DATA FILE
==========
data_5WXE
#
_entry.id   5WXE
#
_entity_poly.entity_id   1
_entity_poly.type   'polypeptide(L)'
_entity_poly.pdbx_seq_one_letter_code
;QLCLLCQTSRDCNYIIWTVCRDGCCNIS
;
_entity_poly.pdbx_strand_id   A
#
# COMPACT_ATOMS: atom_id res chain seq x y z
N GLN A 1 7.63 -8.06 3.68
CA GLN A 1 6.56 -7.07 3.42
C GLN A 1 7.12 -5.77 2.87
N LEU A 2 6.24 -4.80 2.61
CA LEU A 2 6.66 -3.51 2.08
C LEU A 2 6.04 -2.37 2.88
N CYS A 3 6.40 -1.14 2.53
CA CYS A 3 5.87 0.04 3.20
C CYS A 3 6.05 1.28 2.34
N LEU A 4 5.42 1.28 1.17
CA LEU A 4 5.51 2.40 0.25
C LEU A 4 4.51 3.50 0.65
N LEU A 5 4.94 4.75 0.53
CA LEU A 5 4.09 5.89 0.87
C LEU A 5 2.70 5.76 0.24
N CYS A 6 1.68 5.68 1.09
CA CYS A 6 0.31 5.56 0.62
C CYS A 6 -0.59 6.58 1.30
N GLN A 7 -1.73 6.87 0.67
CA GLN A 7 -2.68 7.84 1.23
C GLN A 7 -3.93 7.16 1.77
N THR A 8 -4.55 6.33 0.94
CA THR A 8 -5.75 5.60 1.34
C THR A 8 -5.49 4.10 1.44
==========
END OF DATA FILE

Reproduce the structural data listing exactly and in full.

data_5WXE
#
_entry.id   5WXE
#
_entity_poly.entity_id   1
_entity_poly.type   'polypeptide(L)'
_entity_poly.pdbx_seq_one_letter_code
;QLCLLCQTSRDCNYIIWTVCRDGCCNIS
;
_entity_poly.pdbx_strand_id   A
#
# COMPACT_ATOMS: atom_id res chain seq x y z
N GLN A 1 7.63 -8.06 3.68
CA GLN A 1 6.56 -7.07 3.42
C GLN A 1 7.12 -5.77 2.87
N LEU A 2 6.24 -4.80 2.61
CA LEU A 2 6.66 -3.51 2.08
C LEU A 2 6.04 -2.37 2.88
N CYS A 3 6.40 -1.14 2.53
CA CYS A 3 5.87 0.04 3.20
C CYS A 3 6.05 1.28 2.34
N LEU A 4 5.42 1.28 1.17
CA LEU A 4 5.51 2.40 0.25
C LEU A 4 4.51 3.50 0.65
N LEU A 5 4.94 4.75 0.53
CA LEU A 5 4.09 5.89 0.87
C LEU A 5 2.70 5.76 0.24
N CYS A 6 1.68 5.68 1.09
CA CYS A 6 0.31 5.56 0.62
C CYS A 6 -0.59 6.58 1.30
N GLN A 7 -1.73 6.87 0.67
CA GLN A 7 -2.68 7.84 1.23
C GLN A 7 -3.93 7.16 1.77
N THR A 8 -4.55 6.33 0.94
CA THR A 8 -5.75 5.60 1.34
C THR A 8 -5.49 4.10 1.44